(formerly known as Antioch College)
Incorporated on May 20, 1852 as “Antioch College”, the Corporation changed its name to “Antioch University” on December 23, 1977. It has been in continuous existence since 1852. Those serving as the CEO of the corporation over the years are listed below. However, the title for the CEO changed from “President” to “Chancellor” in 1994. Thereafter, the title “President” was used to describe the chief executives of each campus, including the College campus.
Horace Mann was one of the most important leaders of national education reform and is regarded by many education historians as the father of public education in the United States. He believed strongly that a viable democracy demanded free, universal, nonsectarian, public education in which students learned side-by-side with each other without regard to race, gender, religion, ethnicity or socio-economic background. A free, nonsectarian, public education was as controversial in his time as universal health care is today. Horace Mann led the reform of the “common schools” in Massachusetts from 1839 to 1848. He was the first Secretary to the first state board of education (Massachusetts) in American history.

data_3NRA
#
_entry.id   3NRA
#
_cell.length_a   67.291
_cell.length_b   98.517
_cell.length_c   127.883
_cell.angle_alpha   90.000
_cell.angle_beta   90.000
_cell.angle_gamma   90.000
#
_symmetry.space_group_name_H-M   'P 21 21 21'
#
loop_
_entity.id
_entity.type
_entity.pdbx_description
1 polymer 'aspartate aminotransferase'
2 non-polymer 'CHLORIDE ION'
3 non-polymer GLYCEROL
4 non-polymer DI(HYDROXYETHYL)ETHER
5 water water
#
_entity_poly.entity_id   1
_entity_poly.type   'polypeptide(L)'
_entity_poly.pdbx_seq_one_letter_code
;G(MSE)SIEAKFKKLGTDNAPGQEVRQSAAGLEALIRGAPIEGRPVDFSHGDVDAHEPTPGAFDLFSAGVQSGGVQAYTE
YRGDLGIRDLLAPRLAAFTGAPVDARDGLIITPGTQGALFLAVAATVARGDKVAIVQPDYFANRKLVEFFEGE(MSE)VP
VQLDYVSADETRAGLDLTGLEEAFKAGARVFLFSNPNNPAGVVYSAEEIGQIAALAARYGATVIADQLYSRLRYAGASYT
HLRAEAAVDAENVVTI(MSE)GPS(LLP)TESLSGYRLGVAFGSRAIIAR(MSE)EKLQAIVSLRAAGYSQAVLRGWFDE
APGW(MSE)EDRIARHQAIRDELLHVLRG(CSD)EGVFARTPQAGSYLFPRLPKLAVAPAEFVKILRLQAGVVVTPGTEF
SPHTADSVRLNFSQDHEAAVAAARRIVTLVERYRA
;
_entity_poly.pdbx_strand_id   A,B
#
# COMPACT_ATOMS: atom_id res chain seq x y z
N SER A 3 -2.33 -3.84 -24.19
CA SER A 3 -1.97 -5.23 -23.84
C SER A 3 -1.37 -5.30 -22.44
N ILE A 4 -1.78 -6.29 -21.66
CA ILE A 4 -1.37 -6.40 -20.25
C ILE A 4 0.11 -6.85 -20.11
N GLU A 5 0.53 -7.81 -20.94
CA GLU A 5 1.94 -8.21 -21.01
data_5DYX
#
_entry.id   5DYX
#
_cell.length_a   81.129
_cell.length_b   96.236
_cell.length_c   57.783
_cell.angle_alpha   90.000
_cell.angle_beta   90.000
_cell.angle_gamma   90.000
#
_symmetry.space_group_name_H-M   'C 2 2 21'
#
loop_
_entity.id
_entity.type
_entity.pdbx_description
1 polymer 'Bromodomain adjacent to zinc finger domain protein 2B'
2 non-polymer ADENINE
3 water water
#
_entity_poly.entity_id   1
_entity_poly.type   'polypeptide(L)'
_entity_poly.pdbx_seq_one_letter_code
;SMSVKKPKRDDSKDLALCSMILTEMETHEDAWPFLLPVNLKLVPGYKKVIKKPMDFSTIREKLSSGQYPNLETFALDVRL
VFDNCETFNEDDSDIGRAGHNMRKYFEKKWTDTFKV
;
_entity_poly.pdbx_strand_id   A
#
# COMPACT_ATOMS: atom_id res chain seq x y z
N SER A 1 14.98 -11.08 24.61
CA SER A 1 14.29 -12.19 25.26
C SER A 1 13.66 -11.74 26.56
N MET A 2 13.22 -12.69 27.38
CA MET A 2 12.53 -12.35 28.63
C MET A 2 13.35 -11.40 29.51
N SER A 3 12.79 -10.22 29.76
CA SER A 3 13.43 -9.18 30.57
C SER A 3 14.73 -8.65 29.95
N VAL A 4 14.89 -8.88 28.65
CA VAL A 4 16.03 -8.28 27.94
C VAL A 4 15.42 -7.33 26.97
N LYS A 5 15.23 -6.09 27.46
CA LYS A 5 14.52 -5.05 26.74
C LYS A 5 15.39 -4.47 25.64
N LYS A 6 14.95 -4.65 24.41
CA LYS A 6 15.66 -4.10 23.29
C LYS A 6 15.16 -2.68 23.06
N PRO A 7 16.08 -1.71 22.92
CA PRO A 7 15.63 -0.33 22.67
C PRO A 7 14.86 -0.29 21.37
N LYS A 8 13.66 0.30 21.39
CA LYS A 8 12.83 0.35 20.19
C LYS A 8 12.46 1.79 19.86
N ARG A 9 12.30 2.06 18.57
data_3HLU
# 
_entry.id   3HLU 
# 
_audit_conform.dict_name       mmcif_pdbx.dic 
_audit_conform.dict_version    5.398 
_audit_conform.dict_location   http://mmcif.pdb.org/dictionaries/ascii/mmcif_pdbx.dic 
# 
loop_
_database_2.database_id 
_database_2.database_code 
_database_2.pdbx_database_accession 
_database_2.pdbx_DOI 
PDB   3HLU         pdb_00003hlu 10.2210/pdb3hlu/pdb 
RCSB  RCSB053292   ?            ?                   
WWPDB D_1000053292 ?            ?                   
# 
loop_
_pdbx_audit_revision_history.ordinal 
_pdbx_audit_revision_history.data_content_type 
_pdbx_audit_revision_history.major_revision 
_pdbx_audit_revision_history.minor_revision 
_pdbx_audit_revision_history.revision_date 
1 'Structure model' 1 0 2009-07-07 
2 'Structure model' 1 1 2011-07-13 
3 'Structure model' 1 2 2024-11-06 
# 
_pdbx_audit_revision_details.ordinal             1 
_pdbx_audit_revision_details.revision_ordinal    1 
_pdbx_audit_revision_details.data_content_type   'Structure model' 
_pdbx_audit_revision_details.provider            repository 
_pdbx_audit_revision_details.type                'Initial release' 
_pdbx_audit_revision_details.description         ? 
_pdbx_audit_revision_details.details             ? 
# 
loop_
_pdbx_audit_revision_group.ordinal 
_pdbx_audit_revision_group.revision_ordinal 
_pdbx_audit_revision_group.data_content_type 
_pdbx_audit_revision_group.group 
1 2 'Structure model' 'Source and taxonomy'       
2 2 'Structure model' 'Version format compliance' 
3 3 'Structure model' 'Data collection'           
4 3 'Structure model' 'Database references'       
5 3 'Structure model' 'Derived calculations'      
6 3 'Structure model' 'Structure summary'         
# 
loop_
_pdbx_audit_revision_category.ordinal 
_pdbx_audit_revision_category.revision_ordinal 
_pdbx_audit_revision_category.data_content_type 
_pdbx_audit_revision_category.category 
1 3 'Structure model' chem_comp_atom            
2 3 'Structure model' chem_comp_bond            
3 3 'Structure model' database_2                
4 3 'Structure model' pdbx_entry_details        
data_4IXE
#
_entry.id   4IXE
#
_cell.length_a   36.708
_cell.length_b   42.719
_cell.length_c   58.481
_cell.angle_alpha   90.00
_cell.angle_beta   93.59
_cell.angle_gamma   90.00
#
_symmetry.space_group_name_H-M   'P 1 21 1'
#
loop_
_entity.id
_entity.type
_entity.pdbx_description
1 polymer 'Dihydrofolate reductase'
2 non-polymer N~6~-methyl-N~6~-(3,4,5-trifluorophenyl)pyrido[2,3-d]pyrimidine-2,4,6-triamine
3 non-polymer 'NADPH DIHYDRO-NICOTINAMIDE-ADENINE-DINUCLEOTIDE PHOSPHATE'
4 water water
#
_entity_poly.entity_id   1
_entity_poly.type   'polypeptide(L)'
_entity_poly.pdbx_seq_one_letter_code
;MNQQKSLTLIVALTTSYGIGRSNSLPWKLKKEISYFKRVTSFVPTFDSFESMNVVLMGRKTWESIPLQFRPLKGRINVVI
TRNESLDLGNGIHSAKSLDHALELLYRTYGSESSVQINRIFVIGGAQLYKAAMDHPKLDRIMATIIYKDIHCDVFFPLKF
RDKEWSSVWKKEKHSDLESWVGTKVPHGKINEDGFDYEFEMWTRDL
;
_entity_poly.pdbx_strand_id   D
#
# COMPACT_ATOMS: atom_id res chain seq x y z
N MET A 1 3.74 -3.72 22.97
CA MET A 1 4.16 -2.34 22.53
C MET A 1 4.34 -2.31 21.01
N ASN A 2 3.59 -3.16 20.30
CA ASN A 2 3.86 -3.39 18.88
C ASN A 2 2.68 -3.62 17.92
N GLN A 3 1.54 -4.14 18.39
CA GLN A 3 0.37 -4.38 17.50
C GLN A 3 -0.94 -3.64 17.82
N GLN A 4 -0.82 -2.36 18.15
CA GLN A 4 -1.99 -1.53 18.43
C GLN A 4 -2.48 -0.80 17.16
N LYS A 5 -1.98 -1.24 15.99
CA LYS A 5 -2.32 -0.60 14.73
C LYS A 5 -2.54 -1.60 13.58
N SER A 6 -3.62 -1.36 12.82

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Mann was born in Franklin, Norfolk County, Massachusetts on May 4, 1796. He graduated from Brown University in 1819, studied law in Litchfield, Conn. and was admitted to the bar in Massachusetts in 1832. He was elected to the State House of Representatives from 1827-1833 and to the State Senate from 1833-1837. He was elected to three terms in Congress from 1847 to 1853 to fill the vacancy caused by the death of John Quincy Adams. He served in Congress with Abraham Lincoln, and was an ardent abolitionist.
Mann was nominated for governor of Massachusetts, but declined in order to accept the offer as the first president of the newly established Antioch College at Yellow Springs, Ohio. While president, he also taught economics, philosophy, and theology; he was popular with students and with lay audiences across the Midwest who attended his lectures promoting public schools. Antioch is regarded as the first College in America to employ women faculty on the same basis and salary as their male colleagues. The first female faculty member was Mann’s niece, Rebecca Pennell.
Known for his commitment to promoting public education, he led Antioch College from its start in 1853 (when he left Congress) until his death in 1859. Collapsing shortly after commencement, when he charged the class of 1859 to "be ashamed to die until you have won some victory for humanity,” he died at home that August.
Thomas Hill, an American Unitarian clergyman, mathematician, scientist, philosopher, and educator succeeded Horace Mann, accepting the presidency on the condition that faculty salaries be paid despite deficits. Despite this stipulation, his salary was often not paid, and he supported his family with loans. Hill and a colleague attempted to raise an endowment, but potential donors were put off by the strong sectarian leanings of some of the college's trustees.